In a preferred embodiment of the present invention, the step (d) further comprises the step of: (d-2) subtracting the stationary deviation signal from the respective beam position signals to obtain a plurality of unstationary deviation signals representative of unstationary component of the positional deviation, the unstationary component substantially varying for the respective scanning cycles.

The line-deviation signal may be obtained as a function of the stationary deviation signal and the unstationary deviation signals.

The present invention also provides an apparatus for periodically deflecting a light beam to scan an objective plane, in which the present method is conducted.

According to the present invention, the deviation of the scanning line is measured without preparing a monitor light and without shaping non-deflecting surfaces of a deflector. Consequently, it is not required to accurately shape the non-deflecting surfaces of the deflector.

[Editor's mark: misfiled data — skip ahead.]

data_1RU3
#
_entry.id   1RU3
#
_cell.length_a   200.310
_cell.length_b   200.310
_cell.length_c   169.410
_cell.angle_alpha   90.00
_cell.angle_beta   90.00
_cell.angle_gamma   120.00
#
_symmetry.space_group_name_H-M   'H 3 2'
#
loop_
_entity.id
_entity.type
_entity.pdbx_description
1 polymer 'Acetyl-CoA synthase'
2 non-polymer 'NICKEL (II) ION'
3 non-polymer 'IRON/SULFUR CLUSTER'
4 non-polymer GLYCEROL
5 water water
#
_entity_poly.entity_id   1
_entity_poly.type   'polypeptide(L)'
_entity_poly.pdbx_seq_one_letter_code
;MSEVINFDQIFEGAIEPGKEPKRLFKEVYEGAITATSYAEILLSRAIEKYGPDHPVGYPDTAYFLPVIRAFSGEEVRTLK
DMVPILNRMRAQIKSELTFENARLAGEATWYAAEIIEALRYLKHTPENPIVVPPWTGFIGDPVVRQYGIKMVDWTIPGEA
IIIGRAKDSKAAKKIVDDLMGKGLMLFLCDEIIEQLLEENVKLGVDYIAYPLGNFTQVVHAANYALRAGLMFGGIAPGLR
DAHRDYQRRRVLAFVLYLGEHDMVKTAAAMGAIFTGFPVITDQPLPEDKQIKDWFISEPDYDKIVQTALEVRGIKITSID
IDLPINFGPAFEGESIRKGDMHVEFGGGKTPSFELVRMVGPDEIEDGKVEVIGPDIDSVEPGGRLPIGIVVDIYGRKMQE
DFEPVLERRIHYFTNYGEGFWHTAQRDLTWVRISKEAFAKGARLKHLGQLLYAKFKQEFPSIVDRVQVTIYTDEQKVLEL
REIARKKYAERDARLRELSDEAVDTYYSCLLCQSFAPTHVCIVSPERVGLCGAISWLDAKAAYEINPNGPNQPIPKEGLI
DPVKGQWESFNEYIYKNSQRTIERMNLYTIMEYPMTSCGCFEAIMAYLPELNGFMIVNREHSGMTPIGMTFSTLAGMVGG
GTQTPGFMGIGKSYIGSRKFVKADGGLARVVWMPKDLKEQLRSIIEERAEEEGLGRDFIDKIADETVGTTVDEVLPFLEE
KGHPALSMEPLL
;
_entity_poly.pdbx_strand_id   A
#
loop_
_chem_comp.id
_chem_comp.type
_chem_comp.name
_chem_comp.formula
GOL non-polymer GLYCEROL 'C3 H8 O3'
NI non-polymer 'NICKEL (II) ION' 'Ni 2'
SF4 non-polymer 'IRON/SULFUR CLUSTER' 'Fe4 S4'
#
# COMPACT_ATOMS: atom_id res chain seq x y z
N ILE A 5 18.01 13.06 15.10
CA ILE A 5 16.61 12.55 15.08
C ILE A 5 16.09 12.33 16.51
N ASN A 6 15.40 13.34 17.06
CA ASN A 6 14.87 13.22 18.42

Accordingly, an object of the present invention is to detect deviation of a scanning line of a light beam without an expensive deflector in which accurate shaping is required not only on the light reflecting surfaces but also on other surfaces of the deflector.

It is another object of the present invention to independently detect stationary deviation of the scanning line due to that of a light deflector and an unstationary deviation due to deviation of the rotational axis of a deflector.

It is still another object of the present invention to decrease the cost of a deflecting apparatus having a function of correcting the beam path in a subscanning direction without expensive additional components.

These and other objects, features, aspects and advantages of the present invention will become more apparent from the following detailed description of the present invention when taken in conjunction with the accompanying drawings.

BRIEF DESCRIPTION OF THE DRAWINGS

FIG. 1 schematically shows a structure of a light beam scanning apparatus according to a preferred embodiment of the present invention;

FIG. 2 is a functional block diagram of a processor employed in the apparatus shown in FIG. 1;

FIG. 3 is a perspective view of a correcting light deflector;